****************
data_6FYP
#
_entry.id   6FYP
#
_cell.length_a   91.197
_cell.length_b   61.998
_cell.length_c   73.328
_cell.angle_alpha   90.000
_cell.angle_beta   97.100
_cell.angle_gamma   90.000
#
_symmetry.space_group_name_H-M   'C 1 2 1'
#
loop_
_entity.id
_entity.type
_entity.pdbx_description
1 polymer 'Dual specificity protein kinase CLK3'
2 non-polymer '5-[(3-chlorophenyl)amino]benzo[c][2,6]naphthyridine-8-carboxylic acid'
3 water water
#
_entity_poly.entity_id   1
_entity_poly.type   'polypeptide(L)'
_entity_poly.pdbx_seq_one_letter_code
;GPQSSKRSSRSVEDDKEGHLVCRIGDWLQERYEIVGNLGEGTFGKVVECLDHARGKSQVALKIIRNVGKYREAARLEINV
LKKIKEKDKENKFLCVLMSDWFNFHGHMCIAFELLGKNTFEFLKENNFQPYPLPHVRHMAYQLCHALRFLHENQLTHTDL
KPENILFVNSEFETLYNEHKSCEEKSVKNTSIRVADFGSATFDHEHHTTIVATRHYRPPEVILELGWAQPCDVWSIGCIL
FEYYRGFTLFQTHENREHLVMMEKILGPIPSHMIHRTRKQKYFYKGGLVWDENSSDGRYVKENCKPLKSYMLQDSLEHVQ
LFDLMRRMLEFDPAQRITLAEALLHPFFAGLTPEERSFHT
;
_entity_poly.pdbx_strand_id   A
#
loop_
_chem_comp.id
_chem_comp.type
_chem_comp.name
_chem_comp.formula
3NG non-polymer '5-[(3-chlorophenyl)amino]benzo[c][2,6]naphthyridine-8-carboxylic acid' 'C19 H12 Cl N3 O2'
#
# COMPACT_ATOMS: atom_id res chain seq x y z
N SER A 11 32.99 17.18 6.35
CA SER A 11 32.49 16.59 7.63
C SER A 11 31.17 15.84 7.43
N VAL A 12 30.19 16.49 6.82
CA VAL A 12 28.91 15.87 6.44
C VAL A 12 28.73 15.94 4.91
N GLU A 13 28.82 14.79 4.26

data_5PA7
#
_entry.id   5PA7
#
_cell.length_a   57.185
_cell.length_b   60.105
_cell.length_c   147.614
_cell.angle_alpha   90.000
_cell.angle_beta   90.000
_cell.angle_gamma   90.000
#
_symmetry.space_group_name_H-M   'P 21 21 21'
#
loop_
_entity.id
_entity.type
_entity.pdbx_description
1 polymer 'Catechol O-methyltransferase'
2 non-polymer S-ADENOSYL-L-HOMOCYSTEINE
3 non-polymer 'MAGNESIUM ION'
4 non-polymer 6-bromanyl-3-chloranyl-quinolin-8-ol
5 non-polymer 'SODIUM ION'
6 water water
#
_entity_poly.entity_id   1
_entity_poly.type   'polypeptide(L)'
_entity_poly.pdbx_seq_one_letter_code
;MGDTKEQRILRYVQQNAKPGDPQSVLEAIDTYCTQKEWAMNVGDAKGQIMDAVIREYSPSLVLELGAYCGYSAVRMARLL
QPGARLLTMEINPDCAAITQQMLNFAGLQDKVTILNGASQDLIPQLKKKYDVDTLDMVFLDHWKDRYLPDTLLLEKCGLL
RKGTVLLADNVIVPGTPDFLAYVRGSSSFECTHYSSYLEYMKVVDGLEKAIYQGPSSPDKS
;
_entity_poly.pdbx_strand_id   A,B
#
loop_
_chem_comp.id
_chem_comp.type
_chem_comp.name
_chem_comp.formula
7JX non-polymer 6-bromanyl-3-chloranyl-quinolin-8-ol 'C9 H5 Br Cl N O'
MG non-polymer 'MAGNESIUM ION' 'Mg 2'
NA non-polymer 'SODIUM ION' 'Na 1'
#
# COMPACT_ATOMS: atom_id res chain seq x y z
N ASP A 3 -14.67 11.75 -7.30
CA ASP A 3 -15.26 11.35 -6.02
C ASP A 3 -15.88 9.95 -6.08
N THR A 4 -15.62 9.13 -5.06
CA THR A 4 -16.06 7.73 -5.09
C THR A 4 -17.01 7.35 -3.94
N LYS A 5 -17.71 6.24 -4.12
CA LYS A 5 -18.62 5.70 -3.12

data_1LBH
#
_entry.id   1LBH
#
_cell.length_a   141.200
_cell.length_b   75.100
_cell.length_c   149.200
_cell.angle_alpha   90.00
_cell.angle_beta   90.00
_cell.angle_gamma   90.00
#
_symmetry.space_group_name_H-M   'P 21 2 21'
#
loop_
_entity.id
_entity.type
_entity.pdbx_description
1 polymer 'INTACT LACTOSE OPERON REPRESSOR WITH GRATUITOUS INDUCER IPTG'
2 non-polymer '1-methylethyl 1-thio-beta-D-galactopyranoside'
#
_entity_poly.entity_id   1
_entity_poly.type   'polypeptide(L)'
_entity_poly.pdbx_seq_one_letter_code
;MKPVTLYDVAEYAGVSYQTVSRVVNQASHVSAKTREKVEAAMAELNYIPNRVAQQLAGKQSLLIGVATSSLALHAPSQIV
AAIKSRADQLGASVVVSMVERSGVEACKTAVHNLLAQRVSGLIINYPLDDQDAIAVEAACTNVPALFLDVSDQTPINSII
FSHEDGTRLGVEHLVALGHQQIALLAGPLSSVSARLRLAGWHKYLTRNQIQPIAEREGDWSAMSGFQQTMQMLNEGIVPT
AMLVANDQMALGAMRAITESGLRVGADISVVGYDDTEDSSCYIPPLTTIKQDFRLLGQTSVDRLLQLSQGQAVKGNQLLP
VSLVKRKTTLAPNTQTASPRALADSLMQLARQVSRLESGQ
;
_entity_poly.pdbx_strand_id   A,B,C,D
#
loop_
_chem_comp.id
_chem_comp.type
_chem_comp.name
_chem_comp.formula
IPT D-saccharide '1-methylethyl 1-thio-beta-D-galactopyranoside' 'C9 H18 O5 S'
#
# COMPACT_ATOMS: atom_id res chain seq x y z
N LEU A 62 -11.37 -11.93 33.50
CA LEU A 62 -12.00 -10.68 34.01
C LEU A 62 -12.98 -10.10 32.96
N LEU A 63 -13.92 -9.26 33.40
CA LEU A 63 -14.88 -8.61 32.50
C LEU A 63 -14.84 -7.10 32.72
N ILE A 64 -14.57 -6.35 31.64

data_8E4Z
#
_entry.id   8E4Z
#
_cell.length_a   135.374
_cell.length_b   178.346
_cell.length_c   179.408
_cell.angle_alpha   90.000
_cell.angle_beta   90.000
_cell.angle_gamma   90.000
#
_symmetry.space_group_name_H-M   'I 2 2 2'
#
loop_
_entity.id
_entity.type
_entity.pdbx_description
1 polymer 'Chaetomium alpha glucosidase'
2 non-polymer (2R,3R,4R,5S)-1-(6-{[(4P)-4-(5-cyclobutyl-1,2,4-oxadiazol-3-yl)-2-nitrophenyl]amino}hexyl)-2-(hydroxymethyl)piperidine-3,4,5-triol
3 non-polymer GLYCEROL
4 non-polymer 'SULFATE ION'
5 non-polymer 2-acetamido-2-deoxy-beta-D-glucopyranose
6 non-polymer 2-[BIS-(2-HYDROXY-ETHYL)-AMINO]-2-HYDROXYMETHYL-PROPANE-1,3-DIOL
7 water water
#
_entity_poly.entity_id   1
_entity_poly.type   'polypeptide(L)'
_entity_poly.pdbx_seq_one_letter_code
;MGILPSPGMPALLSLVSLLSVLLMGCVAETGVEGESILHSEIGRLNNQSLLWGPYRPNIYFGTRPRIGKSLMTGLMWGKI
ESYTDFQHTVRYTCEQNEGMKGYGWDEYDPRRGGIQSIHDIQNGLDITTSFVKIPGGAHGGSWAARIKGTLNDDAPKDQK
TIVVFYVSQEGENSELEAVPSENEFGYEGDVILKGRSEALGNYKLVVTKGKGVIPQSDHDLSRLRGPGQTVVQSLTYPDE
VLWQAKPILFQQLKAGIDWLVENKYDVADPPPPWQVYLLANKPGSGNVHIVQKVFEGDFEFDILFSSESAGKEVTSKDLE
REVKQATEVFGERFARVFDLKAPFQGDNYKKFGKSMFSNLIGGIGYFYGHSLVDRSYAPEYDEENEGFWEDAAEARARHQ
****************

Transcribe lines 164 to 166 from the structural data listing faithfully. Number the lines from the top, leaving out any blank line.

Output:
3 non-polymer GLYCEROL
4 non-polymer 'SULFATE ION'
5 non-polymer 2-acetamido-2-deoxy-beta-D-glucopyranose